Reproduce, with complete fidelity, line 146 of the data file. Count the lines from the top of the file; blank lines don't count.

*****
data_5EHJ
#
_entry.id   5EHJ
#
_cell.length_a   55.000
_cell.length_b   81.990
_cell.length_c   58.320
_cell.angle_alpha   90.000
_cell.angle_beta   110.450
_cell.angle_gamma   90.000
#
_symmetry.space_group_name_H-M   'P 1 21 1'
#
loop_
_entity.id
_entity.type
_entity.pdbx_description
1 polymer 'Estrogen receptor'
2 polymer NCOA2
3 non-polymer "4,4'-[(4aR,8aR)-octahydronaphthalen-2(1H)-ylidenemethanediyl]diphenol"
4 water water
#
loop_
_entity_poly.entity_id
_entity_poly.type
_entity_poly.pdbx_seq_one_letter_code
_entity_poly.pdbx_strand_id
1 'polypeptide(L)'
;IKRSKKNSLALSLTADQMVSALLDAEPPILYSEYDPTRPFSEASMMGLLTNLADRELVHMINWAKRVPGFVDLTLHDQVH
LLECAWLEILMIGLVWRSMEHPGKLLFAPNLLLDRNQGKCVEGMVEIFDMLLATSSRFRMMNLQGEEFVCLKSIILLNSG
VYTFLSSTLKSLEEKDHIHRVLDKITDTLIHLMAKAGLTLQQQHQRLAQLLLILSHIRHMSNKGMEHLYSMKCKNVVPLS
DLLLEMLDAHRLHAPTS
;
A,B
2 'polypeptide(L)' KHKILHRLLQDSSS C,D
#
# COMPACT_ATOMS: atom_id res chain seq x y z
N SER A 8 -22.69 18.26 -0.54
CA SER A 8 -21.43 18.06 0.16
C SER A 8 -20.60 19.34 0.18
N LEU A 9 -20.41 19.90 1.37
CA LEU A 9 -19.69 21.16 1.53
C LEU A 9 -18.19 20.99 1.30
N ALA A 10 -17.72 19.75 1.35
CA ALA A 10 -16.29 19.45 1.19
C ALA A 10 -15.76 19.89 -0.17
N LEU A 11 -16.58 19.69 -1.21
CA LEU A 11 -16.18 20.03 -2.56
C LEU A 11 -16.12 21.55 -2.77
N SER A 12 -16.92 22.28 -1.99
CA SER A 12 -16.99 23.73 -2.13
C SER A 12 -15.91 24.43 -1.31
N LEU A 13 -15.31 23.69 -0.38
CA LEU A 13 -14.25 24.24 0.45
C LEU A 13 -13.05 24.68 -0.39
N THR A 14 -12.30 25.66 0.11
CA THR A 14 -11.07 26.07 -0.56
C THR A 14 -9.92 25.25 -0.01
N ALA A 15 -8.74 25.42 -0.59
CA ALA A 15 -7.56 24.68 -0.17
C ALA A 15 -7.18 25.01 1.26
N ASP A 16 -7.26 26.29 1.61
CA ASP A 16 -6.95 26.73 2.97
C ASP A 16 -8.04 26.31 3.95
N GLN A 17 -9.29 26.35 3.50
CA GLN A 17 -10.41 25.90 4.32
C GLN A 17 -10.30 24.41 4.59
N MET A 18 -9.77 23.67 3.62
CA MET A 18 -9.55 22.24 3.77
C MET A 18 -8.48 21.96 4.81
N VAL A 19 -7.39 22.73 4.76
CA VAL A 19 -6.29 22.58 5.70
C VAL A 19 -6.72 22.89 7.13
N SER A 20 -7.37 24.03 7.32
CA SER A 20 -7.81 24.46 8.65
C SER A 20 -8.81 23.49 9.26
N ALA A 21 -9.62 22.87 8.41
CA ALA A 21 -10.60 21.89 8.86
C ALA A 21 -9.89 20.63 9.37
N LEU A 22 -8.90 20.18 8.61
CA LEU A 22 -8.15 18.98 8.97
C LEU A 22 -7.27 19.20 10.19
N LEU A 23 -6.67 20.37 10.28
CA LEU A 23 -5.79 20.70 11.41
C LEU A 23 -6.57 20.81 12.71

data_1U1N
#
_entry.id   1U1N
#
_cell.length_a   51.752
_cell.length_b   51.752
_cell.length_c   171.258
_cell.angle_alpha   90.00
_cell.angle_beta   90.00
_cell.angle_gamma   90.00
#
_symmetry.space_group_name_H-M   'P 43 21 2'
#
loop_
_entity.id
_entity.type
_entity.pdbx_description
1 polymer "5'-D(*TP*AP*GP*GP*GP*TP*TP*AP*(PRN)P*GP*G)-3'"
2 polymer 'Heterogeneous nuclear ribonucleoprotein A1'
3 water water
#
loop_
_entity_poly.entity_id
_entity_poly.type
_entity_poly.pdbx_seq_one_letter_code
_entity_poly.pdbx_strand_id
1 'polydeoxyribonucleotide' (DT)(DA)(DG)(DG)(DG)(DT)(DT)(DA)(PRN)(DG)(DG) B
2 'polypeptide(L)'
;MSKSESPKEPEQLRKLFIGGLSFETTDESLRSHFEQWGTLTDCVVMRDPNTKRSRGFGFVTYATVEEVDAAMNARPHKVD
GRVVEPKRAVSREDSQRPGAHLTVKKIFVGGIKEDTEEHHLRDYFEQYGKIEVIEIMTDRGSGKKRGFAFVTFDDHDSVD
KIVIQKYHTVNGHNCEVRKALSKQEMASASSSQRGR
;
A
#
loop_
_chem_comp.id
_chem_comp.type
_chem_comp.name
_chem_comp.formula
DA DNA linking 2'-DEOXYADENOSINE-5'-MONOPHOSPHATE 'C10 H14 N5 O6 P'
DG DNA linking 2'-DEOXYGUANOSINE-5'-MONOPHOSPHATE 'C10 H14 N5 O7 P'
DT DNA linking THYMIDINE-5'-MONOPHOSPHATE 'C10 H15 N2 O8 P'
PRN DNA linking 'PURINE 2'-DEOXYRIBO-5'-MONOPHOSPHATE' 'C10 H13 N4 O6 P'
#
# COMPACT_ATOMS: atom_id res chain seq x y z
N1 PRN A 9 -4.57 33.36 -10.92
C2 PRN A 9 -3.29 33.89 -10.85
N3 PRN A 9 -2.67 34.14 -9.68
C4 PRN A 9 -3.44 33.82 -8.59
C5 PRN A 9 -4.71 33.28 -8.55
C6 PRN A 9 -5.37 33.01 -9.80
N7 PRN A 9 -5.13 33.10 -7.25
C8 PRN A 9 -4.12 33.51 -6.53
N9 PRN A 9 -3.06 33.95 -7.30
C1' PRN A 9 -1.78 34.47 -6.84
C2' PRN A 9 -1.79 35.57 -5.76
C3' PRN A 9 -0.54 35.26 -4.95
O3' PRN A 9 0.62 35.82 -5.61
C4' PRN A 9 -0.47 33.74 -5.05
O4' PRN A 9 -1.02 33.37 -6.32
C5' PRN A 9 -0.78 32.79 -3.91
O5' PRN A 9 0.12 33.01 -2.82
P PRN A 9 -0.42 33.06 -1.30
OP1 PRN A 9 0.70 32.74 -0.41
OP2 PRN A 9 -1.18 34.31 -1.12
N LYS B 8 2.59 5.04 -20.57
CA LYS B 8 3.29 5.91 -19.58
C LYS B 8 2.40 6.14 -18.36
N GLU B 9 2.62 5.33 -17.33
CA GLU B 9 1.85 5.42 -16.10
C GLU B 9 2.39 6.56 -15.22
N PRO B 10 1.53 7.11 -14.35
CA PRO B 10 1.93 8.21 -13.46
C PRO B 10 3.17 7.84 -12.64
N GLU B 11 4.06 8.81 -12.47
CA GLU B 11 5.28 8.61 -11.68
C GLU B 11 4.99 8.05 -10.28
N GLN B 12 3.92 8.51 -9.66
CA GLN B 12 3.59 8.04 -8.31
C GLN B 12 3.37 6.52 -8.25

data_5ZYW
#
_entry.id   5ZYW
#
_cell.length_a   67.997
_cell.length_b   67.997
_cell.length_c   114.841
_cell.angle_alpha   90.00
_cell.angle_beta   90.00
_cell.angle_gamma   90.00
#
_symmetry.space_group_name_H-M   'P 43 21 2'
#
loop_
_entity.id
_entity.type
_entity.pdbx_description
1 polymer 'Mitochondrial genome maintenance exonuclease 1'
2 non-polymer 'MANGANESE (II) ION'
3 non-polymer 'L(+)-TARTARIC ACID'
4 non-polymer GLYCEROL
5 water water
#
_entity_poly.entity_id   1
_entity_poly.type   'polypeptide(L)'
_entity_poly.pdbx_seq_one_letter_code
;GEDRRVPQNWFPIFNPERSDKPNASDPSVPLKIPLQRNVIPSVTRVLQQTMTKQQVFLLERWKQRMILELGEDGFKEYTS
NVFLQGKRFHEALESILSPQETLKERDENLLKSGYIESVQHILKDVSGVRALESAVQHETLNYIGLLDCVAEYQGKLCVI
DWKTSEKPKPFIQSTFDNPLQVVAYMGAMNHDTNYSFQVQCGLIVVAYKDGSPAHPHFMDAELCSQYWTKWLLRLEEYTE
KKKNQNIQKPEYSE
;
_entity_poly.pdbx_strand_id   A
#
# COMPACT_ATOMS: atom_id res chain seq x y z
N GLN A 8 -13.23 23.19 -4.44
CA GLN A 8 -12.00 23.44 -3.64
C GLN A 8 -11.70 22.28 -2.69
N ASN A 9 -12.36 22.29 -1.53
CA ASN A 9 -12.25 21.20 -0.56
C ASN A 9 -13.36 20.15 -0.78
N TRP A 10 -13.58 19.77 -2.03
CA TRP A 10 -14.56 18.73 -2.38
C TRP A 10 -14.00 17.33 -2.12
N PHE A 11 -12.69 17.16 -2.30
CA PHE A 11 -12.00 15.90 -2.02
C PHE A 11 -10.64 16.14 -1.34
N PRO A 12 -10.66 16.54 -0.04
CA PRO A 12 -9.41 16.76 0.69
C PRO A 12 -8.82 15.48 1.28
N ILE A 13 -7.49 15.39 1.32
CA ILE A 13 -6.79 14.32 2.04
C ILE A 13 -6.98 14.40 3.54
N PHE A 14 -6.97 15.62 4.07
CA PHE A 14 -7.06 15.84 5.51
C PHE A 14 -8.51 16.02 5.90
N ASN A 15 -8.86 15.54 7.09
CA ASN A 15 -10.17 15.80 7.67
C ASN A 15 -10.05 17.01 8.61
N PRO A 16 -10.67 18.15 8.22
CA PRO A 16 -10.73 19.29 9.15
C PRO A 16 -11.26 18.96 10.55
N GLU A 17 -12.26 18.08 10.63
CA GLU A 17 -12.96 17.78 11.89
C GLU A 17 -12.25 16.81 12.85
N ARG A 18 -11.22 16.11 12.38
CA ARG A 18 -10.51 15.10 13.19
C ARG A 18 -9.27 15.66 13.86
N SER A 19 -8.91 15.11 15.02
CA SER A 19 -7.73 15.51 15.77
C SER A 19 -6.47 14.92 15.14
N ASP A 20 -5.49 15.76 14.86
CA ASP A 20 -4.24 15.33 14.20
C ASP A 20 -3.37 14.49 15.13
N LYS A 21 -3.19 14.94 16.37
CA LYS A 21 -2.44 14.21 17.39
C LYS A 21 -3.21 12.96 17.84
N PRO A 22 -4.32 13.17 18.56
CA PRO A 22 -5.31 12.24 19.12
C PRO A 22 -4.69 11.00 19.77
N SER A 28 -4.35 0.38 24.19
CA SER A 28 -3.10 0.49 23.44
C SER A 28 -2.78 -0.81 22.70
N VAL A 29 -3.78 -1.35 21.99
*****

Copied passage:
C5' PRN A 9 -0.78 32.79 -3.91